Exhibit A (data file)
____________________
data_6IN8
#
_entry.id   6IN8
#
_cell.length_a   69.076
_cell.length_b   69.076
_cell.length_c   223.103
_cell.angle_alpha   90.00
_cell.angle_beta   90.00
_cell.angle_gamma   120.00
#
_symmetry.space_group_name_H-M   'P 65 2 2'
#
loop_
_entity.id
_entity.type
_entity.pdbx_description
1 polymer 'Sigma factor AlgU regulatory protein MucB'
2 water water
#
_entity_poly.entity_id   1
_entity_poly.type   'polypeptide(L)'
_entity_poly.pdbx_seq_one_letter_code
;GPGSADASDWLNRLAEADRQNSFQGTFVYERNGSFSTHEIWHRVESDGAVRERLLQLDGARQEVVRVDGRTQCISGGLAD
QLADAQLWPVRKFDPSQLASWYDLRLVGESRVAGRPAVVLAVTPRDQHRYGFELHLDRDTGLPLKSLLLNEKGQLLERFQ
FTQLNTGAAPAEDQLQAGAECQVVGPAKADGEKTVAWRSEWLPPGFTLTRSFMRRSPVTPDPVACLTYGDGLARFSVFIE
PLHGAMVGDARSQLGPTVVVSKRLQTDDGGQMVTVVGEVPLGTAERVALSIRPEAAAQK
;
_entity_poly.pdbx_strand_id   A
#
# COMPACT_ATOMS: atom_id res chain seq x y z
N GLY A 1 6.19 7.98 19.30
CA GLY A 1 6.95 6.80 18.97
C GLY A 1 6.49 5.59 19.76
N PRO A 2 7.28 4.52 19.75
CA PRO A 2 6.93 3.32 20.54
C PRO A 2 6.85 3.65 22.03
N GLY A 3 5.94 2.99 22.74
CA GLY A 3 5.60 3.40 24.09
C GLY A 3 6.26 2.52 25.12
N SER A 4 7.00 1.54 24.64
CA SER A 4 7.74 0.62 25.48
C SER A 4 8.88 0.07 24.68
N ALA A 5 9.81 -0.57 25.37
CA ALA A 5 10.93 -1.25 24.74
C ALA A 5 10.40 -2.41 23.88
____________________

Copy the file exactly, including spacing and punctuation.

data_6IN8
#
_entry.id   6IN8
#
_cell.length_a   69.076
_cell.length_b   69.076
_cell.length_c   223.103
_cell.angle_alpha   90.00
_cell.angle_beta   90.00
_cell.angle_gamma   120.00
#
_symmetry.space_group_name_H-M   'P 65 2 2'
#
loop_
_entity.id
_entity.type
_entity.pdbx_description
1 polymer 'Sigma factor AlgU regulatory protein MucB'
2 water water
#
_entity_poly.entity_id   1
_entity_poly.type   'polypeptide(L)'
_entity_poly.pdbx_seq_one_letter_code
;GPGSADASDWLNRLAEADRQNSFQGTFVYERNGSFSTHEIWHRVESDGAVRERLLQLDGARQEVVRVDGRTQCISGGLAD
QLADAQLWPVRKFDPSQLASWYDLRLVGESRVAGRPAVVLAVTPRDQHRYGFELHLDRDTGLPLKSLLLNEKGQLLERFQ
FTQLNTGAAPAEDQLQAGAECQVVGPAKADGEKTVAWRSEWLPPGFTLTRSFMRRSPVTPDPVACLTYGDGLARFSVFIE
PLHGAMVGDARSQLGPTVVVSKRLQTDDGGQMVTVVGEVPLGTAERVALSIRPEAAAQK
;
_entity_poly.pdbx_strand_id   A
#
# COMPACT_ATOMS: atom_id res chain seq x y z
N GLY A 1 6.19 7.98 19.30
CA GLY A 1 6.95 6.80 18.97
C GLY A 1 6.49 5.59 19.76
N PRO A 2 7.28 4.52 19.75
CA PRO A 2 6.93 3.32 20.54
C PRO A 2 6.85 3.65 22.03
N GLY A 3 5.94 2.99 22.74
CA GLY A 3 5.60 3.40 24.09
C GLY A 3 6.26 2.52 25.12
N SER A 4 7.00 1.54 24.64
CA SER A 4 7.74 0.62 25.48
C SER A 4 8.88 0.07 24.68
N ALA A 5 9.81 -0.57 25.37
CA ALA A 5 10.93 -1.25 24.74
C ALA A 5 10.40 -2.41 23.88